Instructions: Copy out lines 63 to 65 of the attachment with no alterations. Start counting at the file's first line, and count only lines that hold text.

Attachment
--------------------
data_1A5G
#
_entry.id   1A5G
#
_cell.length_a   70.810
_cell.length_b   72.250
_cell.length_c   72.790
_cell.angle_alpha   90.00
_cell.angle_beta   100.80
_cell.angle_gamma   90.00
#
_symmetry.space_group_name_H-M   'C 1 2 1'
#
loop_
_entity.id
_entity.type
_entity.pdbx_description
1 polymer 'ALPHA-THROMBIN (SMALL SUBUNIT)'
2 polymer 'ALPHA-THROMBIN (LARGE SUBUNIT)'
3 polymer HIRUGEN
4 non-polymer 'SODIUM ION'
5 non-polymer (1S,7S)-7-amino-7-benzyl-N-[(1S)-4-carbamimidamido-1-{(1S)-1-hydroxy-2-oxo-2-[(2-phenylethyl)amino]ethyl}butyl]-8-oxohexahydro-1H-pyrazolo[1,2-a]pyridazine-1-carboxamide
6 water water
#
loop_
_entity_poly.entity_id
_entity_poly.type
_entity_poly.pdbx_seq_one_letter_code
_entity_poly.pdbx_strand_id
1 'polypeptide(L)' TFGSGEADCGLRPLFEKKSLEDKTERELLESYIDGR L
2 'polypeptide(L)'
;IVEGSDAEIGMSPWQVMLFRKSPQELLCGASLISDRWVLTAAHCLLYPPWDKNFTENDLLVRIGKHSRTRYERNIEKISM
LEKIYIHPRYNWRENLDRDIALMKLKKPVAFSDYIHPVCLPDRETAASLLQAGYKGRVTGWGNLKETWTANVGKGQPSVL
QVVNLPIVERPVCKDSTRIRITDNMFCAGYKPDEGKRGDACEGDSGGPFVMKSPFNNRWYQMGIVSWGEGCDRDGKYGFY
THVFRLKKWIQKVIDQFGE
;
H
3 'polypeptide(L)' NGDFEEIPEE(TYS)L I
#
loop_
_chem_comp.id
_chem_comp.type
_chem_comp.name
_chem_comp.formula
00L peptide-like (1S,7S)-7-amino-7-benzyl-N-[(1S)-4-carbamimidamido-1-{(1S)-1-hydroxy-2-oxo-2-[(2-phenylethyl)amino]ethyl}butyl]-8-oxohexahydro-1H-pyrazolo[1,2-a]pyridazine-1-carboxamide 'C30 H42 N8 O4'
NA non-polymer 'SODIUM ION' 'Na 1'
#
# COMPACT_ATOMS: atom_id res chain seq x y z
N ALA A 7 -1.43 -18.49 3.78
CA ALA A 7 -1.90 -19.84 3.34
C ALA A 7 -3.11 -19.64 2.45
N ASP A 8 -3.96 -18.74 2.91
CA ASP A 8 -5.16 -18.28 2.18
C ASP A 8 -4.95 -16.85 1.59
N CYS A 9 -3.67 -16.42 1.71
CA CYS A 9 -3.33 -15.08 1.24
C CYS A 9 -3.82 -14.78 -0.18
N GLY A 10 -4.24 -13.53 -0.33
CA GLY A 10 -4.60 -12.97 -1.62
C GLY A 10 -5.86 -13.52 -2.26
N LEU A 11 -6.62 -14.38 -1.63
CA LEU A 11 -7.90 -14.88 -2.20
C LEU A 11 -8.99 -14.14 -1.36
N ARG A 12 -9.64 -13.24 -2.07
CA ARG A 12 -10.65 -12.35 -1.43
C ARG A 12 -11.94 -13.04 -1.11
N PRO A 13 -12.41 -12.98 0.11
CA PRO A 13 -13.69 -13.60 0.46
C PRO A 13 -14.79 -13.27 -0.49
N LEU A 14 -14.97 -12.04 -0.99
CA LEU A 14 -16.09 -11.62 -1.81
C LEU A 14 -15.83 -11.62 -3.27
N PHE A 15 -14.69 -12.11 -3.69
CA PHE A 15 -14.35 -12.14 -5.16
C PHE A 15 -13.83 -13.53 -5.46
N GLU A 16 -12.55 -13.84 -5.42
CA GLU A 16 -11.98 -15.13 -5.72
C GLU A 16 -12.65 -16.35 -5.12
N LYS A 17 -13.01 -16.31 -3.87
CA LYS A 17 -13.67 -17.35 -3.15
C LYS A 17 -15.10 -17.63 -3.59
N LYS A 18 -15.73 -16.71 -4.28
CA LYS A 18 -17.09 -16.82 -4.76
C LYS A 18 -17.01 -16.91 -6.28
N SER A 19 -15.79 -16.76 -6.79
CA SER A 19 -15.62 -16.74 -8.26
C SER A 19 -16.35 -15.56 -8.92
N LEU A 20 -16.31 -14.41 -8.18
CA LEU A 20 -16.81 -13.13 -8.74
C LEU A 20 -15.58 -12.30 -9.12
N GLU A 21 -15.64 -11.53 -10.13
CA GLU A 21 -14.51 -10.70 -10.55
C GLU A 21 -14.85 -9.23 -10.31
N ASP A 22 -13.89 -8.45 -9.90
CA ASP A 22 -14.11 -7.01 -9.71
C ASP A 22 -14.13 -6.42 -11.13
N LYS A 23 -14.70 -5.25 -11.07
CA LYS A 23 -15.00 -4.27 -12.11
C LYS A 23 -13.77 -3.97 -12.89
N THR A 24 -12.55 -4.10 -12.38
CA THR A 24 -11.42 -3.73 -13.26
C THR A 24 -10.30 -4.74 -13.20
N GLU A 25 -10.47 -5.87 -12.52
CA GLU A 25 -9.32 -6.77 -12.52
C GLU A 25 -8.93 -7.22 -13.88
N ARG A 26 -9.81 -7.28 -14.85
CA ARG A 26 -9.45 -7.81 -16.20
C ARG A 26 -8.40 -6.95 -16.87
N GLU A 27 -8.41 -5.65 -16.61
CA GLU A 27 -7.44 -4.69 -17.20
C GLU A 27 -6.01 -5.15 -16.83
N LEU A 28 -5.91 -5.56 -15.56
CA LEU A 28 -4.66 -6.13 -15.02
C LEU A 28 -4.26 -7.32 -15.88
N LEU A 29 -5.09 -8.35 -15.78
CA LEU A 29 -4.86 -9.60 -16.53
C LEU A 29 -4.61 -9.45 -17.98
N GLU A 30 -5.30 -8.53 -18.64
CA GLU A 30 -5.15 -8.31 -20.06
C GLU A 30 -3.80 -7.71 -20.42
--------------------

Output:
C LEU A 11 -8.99 -14.14 -1.36
N ARG A 12 -9.64 -13.24 -2.07
CA ARG A 12 -10.65 -12.35 -1.43